Steve Haighway, COO Europe, IPsoft.
In 2020, expect to see digital workers acting as your Mortgage Advisor or as a Recruitment Specialist in your office. These digital workers will take on time and information-intensive tasks, improving the speed and experience of customer interactions, while reducing the administrative burden on employees.
Looking back at 2019, I’d call it the year of the RPA bubble. The RPA market has been rapidly growing over the past couple of years, with analysts predicting it will exceed $2.9B by 2021 (the Everest Group), reflecting the staggering valuations of some of its key players like UiPath, which was valued at $6.4bn earlier this year.
However, in 2020, I expect this bubble will burst. RPA, while good at automating processes, is limited and will never drive genuine business transformation. This is reminiscent of the dot-com boom, where the firms that listed on the stock exchange did little more than consume vast amounts of investor cash despite showing little prospect of achieving profit. The current expectations for the RPA market are similarly unrealistic – traditional metrics of performance are once again being overlooked and big spending is being seen as a sign of rapid progress.
Paul Dix, Co-Founder, InfluxData.
Developers on the front lines will have a larger role in deciding what technology enterprises choose to adopt in 2020 and beyond. We’ve seen this trend begin the rise of open-source software, which appeals to developers because they can start playing with it immediately and test it out on new projects, without having to commit to a lengthy corporate evaluation and purchase process.
As the pace of software development accelerates and the pool of useful solutions becomes exponentially larger, front-line developers’ intimate knowledge of the products in their niche becomes even more important. They know the products inside and out and have a unique insight into how they perform and can contribute to specific business goals. When people on the ground floor of an organization are the ones constantly testing out different technologies among an overwhelming variety of options, the CIO is no longer the main driver of new tech purchases.
Dave Russell, VP, Enterprise Strategy, Veeam.
In 2020, container adoption will lead to faster software production through more robust DevOps capabilities and Kubernetes will consolidate its status as the de facto container orchestration platform. The popularity of container adoption or ‘containerization’ is driven by two things: speed and ease. Containers are abstract data types that isolate an application from an operating system.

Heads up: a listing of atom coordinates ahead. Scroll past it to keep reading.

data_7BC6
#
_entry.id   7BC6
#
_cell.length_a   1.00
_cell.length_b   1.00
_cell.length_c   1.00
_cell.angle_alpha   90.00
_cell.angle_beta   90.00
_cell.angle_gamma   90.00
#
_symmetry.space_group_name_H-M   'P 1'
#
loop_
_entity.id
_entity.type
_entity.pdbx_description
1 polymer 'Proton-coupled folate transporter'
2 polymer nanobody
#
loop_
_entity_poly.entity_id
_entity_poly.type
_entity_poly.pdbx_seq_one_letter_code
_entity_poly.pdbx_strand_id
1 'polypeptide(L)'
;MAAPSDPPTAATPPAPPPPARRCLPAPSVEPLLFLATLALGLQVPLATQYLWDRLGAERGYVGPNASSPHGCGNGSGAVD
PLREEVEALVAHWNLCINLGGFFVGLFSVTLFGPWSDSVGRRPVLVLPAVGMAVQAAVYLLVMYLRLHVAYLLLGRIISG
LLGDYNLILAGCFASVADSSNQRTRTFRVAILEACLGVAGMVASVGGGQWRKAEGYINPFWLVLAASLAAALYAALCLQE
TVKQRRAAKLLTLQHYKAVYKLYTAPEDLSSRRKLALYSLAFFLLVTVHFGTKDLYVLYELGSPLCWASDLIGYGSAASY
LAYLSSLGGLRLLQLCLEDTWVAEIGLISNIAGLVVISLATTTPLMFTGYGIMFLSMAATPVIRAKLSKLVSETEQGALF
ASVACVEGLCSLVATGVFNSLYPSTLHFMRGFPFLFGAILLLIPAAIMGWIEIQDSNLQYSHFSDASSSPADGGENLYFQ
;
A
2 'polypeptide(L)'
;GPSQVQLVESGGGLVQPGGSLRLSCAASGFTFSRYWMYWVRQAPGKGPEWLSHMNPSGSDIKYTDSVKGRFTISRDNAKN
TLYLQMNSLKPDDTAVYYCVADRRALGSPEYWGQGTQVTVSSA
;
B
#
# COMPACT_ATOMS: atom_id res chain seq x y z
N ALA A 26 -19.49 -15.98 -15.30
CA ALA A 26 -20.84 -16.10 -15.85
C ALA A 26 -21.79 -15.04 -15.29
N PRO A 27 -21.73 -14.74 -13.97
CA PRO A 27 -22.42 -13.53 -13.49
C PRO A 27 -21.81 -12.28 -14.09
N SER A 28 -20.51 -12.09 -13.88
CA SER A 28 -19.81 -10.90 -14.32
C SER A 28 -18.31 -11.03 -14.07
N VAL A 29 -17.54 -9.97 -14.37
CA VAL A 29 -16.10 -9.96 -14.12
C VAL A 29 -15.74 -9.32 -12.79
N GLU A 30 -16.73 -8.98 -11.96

With containers, microservices are packaged with their dependencies and configurations. This makes it faster and easier to develop, ship and deploy services. The trend towards multi-cloud means businesses need data to be portable across various clouds — especially the major providers — AWS, Microsoft Azure and Google Cloud. 451 Research projects the market size of application container technologies to reach $4.3 billion by 2022 and in 2020 more businesses will view containers as a fundamental part of their IT strategy.
James Harvey, EMEA CTO, Cisco AppDynamics.
Any outage, inconvenience or poor digital customer experience will cost UK businesses dearly in 2020. As we enter a new decade, we also enter the ‘Era of the Digital Reflex’ – our use of digital services and applications has evolved to become an unconscious extension of human behaviour, and in turn, consumer expectations about the performance of applications and digital services has sky-rocketed.
Today, 74% of UK consumers are less tolerant of problems with digital services than they were two years ago, and over half switch suppliers when performance issues do occur (according to the recent App Attention Index Report). This highlights just how unforgiving customers have become.
With 5G network transformations in full-swing, next year will see consumer expectations escalate further. Consumers will expect faster download speeds, better video quality and immersive experiences in any location and on any device. Poor performance is no longer acceptable. As businesses develop even more intuitive digital experiences to meet these demands, they must also be ready to deal with the increased back-end application complexity.
Application performance monitoring, machine learning and AI are critical solutions in solving this level of complexity and, enable businesses to have visibility into the performance issue, insight into the route-cause of the anomaly, and the ability to take immediate action and address performance issues before they impact the customer.
The ‘Era of the Digital Reflex’ will bring great opportunities to brands that invest and innovate in their digital customer experience. For those that fail to do this, 2020 will be a tough year.
Richard Grove, Director, Caution Your Blast.